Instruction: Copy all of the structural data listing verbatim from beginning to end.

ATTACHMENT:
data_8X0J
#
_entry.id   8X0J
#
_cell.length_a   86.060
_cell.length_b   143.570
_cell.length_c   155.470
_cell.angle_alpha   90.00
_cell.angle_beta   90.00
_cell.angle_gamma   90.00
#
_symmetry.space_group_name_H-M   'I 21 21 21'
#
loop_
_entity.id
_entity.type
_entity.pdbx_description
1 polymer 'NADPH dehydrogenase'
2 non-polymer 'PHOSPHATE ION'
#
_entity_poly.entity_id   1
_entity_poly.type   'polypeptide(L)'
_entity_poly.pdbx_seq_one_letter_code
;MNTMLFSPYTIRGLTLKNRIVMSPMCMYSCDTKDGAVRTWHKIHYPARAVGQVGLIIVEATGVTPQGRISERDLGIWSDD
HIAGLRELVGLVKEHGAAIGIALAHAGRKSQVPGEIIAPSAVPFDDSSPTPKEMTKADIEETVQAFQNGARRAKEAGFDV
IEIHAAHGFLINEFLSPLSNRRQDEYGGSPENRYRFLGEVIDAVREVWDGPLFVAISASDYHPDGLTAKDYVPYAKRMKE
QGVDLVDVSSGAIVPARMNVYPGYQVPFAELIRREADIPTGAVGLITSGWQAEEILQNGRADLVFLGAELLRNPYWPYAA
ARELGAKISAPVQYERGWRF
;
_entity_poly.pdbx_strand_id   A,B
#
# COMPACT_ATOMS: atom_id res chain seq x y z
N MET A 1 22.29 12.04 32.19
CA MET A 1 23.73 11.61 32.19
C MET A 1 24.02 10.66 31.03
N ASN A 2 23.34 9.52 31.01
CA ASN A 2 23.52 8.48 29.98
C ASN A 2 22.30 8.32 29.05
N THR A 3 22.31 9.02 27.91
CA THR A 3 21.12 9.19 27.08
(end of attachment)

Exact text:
data_8X0J
#
_entry.id   8X0J
#
_cell.length_a   86.060
_cell.length_b   143.570
_cell.length_c   155.470
_cell.angle_alpha   90.00
_cell.angle_beta   90.00
_cell.angle_gamma   90.00
#
_symmetry.space_group_name_H-M   'I 21 21 21'
#
loop_
_entity.id
_entity.type
_entity.pdbx_description
1 polymer 'NADPH dehydrogenase'
2 non-polymer 'PHOSPHATE ION'
#
_entity_poly.entity_id   1
_entity_poly.type   'polypeptide(L)'
_entity_poly.pdbx_seq_one_letter_code
;MNTMLFSPYTIRGLTLKNRIVMSPMCMYSCDTKDGAVRTWHKIHYPARAVGQVGLIIVEATGVTPQGRISERDLGIWSDD
HIAGLRELVGLVKEHGAAIGIALAHAGRKSQVPGEIIAPSAVPFDDSSPTPKEMTKADIEETVQAFQNGARRAKEAGFDV
IEIHAAHGFLINEFLSPLSNRRQDEYGGSPENRYRFLGEVIDAVREVWDGPLFVAISASDYHPDGLTAKDYVPYAKRMKE
QGVDLVDVSSGAIVPARMNVYPGYQVPFAELIRREADIPTGAVGLITSGWQAEEILQNGRADLVFLGAELLRNPYWPYAA
ARELGAKISAPVQYERGWRF
;
_entity_poly.pdbx_strand_id   A,B
#
# COMPACT_ATOMS: atom_id res chain seq x y z
N MET A 1 22.29 12.04 32.19
CA MET A 1 23.73 11.61 32.19
C MET A 1 24.02 10.66 31.03
N ASN A 2 23.34 9.52 31.01
CA ASN A 2 23.52 8.48 29.98
C ASN A 2 22.30 8.32 29.05
N THR A 3 22.31 9.02 27.91
CA THR A 3 21.12 9.19 27.08